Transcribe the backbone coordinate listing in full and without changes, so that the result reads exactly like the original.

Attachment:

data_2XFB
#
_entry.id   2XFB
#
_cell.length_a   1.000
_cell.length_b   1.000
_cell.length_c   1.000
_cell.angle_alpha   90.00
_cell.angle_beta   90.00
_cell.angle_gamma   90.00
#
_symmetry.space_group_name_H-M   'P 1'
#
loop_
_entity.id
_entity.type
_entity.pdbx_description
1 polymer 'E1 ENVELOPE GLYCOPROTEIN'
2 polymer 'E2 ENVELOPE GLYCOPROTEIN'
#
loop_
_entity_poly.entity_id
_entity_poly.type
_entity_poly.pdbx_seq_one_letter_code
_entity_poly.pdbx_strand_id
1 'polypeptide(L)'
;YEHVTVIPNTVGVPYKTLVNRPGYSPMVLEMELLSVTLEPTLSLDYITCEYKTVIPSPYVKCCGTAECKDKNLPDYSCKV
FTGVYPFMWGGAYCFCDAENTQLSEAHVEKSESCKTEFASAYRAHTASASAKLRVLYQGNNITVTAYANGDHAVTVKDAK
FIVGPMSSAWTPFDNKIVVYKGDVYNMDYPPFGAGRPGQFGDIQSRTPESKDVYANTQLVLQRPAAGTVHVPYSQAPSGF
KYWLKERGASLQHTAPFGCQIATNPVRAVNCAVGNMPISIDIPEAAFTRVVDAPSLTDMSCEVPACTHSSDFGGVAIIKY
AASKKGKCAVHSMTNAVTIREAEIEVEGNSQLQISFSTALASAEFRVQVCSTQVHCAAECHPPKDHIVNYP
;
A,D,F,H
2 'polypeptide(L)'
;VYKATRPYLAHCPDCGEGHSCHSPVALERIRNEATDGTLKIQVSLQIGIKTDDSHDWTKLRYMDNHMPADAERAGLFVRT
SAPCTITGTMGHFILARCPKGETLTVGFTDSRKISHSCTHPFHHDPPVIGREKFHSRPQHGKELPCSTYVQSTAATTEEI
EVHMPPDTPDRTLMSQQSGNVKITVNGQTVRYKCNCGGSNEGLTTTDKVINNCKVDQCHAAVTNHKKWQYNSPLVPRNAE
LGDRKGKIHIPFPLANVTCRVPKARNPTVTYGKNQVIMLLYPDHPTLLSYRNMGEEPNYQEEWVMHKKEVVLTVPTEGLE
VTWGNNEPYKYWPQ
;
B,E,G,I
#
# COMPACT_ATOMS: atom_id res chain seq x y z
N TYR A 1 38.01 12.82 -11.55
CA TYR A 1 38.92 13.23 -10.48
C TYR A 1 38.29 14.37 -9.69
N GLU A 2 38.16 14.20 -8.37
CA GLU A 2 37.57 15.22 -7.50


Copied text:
data_2XFB
#
_entry.id   2XFB
#
_cell.length_a   1.000
_cell.length_b   1.000
_cell.length_c   1.000
_cell.angle_alpha   90.00
_cell.angle_beta   90.00
_cell.angle_gamma   90.00
#
_symmetry.space_group_name_H-M   'P 1'
#
loop_
_entity.id
_entity.type
_entity.pdbx_description
1 polymer 'E1 ENVELOPE GLYCOPROTEIN'
2 polymer 'E2 ENVELOPE GLYCOPROTEIN'
#
loop_
_entity_poly.entity_id
_entity_poly.type
_entity_poly.pdbx_seq_one_letter_code
_entity_poly.pdbx_strand_id
1 'polypeptide(L)'
;YEHVTVIPNTVGVPYKTLVNRPGYSPMVLEMELLSVTLEPTLSLDYITCEYKTVIPSPYVKCCGTAECKDKNLPDYSCKV
FTGVYPFMWGGAYCFCDAENTQLSEAHVEKSESCKTEFASAYRAHTASASAKLRVLYQGNNITVTAYANGDHAVTVKDAK
FIVGPMSSAWTPFDNKIVVYKGDVYNMDYPPFGAGRPGQFGDIQSRTPESKDVYANTQLVLQRPAAGTVHVPYSQAPSGF
KYWLKERGASLQHTAPFGCQIATNPVRAVNCAVGNMPISIDIPEAAFTRVVDAPSLTDMSCEVPACTHSSDFGGVAIIKY
AASKKGKCAVHSMTNAVTIREAEIEVEGNSQLQISFSTALASAEFRVQVCSTQVHCAAECHPPKDHIVNYP
;
A,D,F,H
2 'polypeptide(L)'
;VYKATRPYLAHCPDCGEGHSCHSPVALERIRNEATDGTLKIQVSLQIGIKTDDSHDWTKLRYMDNHMPADAERAGLFVRT
SAPCTITGTMGHFILARCPKGETLTVGFTDSRKISHSCTHPFHHDPPVIGREKFHSRPQHGKELPCSTYVQSTAATTEEI
EVHMPPDTPDRTLMSQQSGNVKITVNGQTVRYKCNCGGSNEGLTTTDKVINNCKVDQCHAAVTNHKKWQYNSPLVPRNAE
LGDRKGKIHIPFPLANVTCRVPKARNPTVTYGKNQVIMLLYPDHPTLLSYRNMGEEPNYQEEWVMHKKEVVLTVPTEGLE
VTWGNNEPYKYWPQ
;
B,E,G,I
#
# COMPACT_ATOMS: atom_id res chain seq x y z
N TYR A 1 38.01 12.82 -11.55
CA TYR A 1 38.92 13.23 -10.48
C TYR A 1 38.29 14.37 -9.69
N GLU A 2 38.16 14.20 -8.37
CA GLU A 2 37.57 15.22 -7.50